Nicole Eggers was born in Kiel, Germany and immigrated to Sydney at 10 yo and has lived in Sydney since then. She has a Bachelor of Arts from the National Arts School and a Master of Fine Arts from COFA.
Nicole has continued her primary practices of etching, photography and painting, regularly exhibiting her work. She also works to facilitate community art workshops.
Moving between Sydney and the immediate South Coast, Perimeter examines the very personal experience of constructing a sanctuary for two rescue dingoes on a small bush block. In order to responsibly house dingoes it is essential to construct adequate fencing to safely and securely keep them, both for their own protection and also to protect other native wildlife in their surrounds.
The dingo is a unique canine sub-species, distinct from the domesticated dog, and an often misunderstood native Australian animal. They have been grossly misrepresented and unfairly demonised by the media in Australia for both sensationalistic and political ends. This sensitive and highly intelligent creatures’ place within the natural environment, although invaluable to the
well being of Australia’s delicate ecosystem, is under constant threat.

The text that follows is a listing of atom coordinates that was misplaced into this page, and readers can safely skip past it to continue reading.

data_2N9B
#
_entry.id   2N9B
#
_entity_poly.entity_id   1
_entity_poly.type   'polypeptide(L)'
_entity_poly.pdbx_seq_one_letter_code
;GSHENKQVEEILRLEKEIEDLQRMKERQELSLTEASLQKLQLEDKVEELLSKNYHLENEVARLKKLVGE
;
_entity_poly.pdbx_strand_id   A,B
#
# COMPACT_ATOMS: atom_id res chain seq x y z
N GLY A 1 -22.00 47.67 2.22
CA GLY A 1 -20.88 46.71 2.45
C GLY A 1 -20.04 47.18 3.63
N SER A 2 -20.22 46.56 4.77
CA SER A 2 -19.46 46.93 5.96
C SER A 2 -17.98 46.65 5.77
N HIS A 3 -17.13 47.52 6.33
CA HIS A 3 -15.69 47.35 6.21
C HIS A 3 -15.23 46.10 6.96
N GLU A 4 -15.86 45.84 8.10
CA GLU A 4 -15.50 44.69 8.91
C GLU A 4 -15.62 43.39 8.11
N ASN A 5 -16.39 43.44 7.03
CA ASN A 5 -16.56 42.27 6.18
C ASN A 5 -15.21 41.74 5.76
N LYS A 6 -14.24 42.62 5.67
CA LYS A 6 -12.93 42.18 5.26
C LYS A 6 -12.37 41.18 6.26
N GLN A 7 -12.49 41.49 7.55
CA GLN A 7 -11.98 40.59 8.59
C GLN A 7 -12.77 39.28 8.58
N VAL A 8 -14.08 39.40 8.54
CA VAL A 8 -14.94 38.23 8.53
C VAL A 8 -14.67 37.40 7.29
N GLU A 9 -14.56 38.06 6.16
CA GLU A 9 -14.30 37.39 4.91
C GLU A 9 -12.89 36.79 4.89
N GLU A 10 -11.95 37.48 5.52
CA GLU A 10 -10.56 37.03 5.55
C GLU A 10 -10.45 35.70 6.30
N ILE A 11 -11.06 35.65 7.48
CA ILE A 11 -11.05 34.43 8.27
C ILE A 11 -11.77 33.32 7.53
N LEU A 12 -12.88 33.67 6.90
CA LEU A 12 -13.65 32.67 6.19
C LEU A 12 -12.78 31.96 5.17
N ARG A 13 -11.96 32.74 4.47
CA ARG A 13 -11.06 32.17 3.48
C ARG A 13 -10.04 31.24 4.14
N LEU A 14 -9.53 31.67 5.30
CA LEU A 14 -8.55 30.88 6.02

Portrayed inaccurately as wild dogs and feral pests, dingoes are indiscriminately hunted, poisoned and routinely killed en masse because of a perceived and exaggerated threat to livestock. There is now a great urgency for this unique animal to be both protected by law and also to be officially acknowledged under the singularly distinct categorical classification,
Canis lupus dingo.
This work details the building of a small enclosure within a bush block on the NSW south coast bounded now by an approximately two metre high recessed fence which snakes its way around the outside perimeter of the property. The imposition of this unnatural structure upon the otherwise natural bush landscape is at first intrusive and aesthetically jarring, impacting
physically and visually on the surrounding space.